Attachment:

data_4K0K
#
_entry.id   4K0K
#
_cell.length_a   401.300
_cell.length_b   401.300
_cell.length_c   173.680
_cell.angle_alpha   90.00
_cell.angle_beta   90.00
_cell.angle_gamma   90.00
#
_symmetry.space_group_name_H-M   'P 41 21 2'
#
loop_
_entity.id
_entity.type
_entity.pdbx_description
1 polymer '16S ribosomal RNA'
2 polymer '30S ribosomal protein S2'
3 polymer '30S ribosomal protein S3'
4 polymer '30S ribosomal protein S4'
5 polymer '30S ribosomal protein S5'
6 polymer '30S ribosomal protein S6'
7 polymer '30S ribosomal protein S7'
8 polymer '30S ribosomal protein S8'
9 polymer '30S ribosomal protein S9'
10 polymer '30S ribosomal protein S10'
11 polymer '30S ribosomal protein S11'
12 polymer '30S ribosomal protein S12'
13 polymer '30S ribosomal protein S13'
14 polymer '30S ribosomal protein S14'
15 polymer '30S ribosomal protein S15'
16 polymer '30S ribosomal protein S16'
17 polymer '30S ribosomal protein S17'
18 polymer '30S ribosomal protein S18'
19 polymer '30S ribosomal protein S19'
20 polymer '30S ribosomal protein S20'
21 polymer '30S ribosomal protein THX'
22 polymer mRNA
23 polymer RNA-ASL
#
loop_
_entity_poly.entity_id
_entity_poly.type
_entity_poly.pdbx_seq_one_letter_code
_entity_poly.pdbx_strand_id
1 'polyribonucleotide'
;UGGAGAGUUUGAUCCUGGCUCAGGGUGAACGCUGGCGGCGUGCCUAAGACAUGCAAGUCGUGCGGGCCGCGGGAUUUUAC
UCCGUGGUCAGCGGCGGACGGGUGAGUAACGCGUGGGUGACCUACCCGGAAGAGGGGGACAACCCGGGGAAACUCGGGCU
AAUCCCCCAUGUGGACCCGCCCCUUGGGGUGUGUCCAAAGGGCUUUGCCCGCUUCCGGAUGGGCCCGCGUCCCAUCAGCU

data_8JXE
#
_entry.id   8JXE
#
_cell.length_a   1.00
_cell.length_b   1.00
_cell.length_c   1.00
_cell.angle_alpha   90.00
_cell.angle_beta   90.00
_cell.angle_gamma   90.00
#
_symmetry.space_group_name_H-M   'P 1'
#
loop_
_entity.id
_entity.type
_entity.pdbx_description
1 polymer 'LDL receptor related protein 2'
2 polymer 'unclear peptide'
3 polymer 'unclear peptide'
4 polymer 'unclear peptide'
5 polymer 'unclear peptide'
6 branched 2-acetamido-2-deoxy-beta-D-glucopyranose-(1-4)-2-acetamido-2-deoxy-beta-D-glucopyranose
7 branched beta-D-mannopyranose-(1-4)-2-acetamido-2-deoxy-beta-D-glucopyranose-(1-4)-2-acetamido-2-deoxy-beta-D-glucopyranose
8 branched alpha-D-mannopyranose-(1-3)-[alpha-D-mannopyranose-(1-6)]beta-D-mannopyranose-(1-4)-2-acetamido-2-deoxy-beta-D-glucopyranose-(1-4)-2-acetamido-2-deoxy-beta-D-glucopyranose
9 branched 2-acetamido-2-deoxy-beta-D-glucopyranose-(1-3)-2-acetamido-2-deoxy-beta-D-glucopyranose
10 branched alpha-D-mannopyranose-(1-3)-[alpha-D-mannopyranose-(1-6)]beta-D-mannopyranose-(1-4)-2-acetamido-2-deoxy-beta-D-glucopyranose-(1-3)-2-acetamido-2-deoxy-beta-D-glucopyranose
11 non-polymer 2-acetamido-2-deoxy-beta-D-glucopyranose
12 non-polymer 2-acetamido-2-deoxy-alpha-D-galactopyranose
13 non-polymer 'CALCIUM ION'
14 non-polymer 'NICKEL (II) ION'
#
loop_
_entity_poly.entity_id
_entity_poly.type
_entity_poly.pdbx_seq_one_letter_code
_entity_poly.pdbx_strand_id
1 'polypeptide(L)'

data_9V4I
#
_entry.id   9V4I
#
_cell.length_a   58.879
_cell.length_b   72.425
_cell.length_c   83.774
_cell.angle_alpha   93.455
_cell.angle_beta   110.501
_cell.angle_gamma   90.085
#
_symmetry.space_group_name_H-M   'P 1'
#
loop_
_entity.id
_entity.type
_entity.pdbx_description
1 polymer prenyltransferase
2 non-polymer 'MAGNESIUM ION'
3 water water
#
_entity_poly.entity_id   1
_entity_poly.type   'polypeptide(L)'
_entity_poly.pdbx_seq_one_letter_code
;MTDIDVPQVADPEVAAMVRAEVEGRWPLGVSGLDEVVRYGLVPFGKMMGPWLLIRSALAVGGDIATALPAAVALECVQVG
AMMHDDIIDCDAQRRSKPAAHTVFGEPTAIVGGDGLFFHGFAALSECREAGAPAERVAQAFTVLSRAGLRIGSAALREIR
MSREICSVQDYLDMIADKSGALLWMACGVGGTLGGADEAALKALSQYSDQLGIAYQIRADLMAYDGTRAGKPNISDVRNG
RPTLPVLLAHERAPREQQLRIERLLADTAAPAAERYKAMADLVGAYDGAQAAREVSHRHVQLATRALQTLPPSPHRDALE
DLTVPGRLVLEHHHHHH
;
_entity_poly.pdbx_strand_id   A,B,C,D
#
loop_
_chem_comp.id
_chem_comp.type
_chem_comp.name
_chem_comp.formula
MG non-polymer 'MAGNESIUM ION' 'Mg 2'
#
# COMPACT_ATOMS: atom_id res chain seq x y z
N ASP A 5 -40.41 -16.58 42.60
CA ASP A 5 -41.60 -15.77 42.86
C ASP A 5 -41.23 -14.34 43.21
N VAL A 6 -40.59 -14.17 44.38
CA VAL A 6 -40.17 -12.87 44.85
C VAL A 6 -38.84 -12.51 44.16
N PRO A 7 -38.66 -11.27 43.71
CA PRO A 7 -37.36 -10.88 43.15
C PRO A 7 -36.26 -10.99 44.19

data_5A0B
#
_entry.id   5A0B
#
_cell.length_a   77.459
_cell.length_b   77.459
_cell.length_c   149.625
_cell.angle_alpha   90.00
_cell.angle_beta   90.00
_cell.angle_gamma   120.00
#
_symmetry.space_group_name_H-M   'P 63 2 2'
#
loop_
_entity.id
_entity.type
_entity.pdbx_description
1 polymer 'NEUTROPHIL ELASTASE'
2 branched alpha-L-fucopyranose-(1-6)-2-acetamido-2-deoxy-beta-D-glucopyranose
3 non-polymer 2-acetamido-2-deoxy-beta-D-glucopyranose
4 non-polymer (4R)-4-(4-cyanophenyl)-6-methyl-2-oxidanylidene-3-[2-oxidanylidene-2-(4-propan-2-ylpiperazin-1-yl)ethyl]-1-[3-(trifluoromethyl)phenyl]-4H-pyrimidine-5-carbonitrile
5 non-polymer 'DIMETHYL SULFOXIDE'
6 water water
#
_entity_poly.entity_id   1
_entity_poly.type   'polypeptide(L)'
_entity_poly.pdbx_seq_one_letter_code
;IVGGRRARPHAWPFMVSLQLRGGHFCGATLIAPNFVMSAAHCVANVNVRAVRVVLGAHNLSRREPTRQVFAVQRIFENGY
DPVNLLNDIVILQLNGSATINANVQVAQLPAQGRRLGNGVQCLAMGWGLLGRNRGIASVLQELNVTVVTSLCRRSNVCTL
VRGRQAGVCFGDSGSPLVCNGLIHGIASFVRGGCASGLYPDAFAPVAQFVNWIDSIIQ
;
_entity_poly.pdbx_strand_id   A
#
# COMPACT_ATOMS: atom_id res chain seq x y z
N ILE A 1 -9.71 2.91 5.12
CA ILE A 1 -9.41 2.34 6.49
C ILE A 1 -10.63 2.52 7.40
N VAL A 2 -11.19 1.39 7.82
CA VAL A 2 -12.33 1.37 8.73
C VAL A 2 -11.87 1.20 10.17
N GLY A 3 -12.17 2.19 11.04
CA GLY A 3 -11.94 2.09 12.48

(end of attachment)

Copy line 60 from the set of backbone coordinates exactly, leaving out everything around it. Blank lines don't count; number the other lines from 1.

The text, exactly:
_cell.angle_gamma   90.00